How to Create a Still Life Photograph

A Day at the Sea, Still Life Photograph made using flowers from Hampstead Heath and shells, algae, seawater and sand from a beach in Southend © Diana Serban

6 easy steps to experiment with your creativity at home

by Diana J. Serban

How often do you dedicate time specifically to being creative?

Diving into a creative process, irrespective of the form, can be vastly beneficial for your wellbeing and not only. With photography being one of the most accessible and democratic art forms at the moment, I’ve put together a few steps to consider the next time you want to have a creative moment with yourself.

To make it a bit easier, and for you to have complete control over the process, we will be focusing on still life images.

Use your phone or camera and feel free to follow all the steps or none!

  1. Ask yourself what you want your image to say
    Would you like to play with a concept or just experiment with light, colours and shapes?
    Look for inspiration around you, in art books or on Pinterest.
    Would you like your image to hint at a social or personal subject matter? Or maybe just to seize a moment in time and space?
    Think about colour palettes and style – would you like something minimalist? Or something rich in details, textures and colours? What type of atmosphere do you want to depict?
    Take a few moments (or more) to think and imagine before making a decision.
  2. Source the elements of the composition
    Once you feel like an idea starts to take shape, move on to the composition. You might notice a particularly pleasing arrangement in your house, or you could create your own specific set up.
    Think about size, texture, colour and shape. You might have everything you need at home
    already. Plants, flowers, food, bottles, cans, vases, furniture, decorations – they could all be used to create your unique still life image. Your local charity shop could also be a good source of props- I especially like the All Aboard shop on Finchley Road, and I often browse the bric-a-brac and antiques on Flask Walk.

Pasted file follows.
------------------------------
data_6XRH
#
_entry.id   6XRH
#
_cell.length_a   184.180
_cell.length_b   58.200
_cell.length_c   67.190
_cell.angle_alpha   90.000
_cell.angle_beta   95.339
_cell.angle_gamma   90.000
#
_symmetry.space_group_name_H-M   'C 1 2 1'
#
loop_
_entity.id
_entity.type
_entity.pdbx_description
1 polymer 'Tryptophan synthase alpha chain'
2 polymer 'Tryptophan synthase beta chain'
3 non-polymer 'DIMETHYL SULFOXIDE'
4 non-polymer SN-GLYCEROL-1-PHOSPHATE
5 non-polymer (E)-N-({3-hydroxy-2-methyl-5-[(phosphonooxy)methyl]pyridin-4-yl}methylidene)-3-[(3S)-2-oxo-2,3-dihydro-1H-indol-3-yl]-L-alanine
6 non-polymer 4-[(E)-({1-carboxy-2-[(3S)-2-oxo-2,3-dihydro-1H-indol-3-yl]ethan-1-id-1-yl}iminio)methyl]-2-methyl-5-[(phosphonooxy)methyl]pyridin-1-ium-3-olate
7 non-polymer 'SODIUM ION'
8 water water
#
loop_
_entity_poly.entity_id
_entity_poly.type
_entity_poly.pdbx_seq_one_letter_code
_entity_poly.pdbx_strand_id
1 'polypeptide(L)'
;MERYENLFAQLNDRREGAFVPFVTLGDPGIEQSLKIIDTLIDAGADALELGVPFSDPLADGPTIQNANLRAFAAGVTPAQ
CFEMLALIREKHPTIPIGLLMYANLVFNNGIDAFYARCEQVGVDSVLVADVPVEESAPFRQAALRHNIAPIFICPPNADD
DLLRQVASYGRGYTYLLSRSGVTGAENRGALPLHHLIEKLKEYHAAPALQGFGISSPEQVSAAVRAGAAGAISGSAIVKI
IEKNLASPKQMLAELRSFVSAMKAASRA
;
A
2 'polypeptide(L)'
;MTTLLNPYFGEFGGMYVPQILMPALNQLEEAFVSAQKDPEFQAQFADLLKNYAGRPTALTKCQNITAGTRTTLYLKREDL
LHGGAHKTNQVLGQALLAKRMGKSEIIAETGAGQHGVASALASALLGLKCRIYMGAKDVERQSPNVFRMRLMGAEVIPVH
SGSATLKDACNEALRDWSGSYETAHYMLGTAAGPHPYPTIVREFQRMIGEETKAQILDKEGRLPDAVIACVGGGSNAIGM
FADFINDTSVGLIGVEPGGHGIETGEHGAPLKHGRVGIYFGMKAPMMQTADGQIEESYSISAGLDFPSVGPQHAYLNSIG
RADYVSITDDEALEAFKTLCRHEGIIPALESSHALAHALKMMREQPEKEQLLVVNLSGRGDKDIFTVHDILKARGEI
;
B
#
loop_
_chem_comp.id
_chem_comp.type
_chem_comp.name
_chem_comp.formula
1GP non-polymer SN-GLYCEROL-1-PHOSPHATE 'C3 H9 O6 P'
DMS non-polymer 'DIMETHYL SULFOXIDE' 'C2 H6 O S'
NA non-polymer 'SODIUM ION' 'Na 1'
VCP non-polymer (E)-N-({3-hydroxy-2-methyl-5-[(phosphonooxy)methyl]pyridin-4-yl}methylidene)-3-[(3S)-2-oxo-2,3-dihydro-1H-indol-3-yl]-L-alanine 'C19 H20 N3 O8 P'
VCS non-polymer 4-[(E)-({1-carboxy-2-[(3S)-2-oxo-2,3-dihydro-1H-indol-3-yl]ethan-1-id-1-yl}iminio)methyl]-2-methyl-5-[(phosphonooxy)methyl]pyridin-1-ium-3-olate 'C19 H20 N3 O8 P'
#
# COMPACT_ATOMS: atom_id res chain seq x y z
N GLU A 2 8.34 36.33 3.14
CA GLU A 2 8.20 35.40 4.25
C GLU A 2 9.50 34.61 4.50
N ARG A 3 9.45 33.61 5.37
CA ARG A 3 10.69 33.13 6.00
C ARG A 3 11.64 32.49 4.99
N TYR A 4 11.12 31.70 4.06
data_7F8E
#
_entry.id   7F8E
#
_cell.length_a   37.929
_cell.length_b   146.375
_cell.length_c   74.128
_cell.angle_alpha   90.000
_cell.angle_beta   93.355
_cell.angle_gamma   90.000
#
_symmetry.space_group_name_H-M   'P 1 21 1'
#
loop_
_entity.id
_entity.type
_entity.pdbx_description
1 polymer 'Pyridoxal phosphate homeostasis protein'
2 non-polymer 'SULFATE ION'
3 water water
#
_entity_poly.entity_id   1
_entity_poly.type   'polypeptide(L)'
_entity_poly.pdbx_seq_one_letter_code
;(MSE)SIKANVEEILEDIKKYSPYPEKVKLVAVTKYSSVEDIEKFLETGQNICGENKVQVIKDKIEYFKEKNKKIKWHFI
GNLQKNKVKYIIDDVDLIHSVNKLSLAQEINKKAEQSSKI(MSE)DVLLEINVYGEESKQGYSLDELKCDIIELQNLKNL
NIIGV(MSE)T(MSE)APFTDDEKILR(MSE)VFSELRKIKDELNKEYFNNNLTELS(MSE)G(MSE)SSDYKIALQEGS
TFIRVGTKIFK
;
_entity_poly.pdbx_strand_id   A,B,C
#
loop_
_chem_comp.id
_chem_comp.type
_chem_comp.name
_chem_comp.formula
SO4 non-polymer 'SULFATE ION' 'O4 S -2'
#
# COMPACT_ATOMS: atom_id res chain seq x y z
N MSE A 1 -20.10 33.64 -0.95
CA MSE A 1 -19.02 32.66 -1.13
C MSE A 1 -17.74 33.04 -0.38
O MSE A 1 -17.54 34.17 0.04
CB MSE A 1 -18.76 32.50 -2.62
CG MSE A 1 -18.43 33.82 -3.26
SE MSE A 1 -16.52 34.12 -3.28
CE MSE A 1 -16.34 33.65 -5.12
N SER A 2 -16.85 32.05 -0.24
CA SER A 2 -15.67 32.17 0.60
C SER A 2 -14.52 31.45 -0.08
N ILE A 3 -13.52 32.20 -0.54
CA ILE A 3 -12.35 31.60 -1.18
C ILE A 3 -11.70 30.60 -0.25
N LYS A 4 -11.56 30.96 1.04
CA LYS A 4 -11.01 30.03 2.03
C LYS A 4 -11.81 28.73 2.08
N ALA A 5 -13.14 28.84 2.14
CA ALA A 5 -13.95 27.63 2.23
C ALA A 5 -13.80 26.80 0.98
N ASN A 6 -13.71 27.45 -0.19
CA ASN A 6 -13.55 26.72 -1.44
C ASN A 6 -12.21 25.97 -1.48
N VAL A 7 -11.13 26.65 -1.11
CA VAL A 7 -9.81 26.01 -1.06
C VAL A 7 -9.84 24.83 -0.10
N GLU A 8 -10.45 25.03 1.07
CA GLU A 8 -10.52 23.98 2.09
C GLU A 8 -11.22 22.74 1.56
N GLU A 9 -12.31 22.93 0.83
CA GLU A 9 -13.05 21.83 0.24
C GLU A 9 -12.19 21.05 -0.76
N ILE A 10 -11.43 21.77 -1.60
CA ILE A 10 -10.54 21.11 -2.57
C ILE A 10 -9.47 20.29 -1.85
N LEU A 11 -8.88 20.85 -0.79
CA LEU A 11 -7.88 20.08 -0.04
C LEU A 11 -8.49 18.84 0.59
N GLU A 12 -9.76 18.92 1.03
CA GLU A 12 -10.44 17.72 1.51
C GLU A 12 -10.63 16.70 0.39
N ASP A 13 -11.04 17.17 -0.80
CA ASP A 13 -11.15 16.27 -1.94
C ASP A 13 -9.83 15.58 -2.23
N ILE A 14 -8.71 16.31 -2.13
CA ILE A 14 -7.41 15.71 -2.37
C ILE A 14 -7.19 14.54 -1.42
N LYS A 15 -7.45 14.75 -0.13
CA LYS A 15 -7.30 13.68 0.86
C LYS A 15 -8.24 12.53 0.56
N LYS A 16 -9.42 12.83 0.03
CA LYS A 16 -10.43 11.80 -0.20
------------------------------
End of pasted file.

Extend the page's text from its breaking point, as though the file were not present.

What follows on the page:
3. Play with light
    Observe how the light moves in your space. At what time is it the brightest? Do you have direct sunshine? Find a spot where you have front or side light and play with the shadows, depth and clarity.
  4. Set up and experiment
    Choose the main element, a star of the shot and start from there. Add things around it, remove them, move them around, take test shots and adjust.
    Either using your phone or your camera, try multiple angles. Even unusual ones! Seeing what you don’t like will guide you closer to what you like. If you are still not sure, you might even want to leave the set-up as is and come back to it at a different moment of the day as the light moves and changes.
    Once you find the angle that you feel comfortable with, try to fix the camera in position and play with the set-up again, doing small changes to try to improve the composition. Think about symmetry, weight and balance. Take as many photos as you want!
  5. Choose & define
    Have a look at all the images you’ve created and slowly exclude the ones you don’t like until you are left with one or two choices. Edit the images – maybe a bit of cropping or more saturation or contrast- and then choose your favourite.
    Now that you have the one, sit down with it for a few moments and write 2-3 lines about it, how you came to create it, what it means to you, why you chose those particular objects and that composition. You might be surprised to notice some thoughts that you didn’t even realise you had come out on paper.
  6. Share
    Share your image with at least one person, and ask them how they would describe it. Most of the times it’s helpful to see how someone else ‘reads’ the same creation.

We would love to see what you come up with! Tag us in your creations @burghhouse1704 and

Visit Diana’s website for further inspiration.

Still 1, Diana Serban. Still Life photograpy using a sculpture, fruit and glass bottle.

Text and images © Diana Serban

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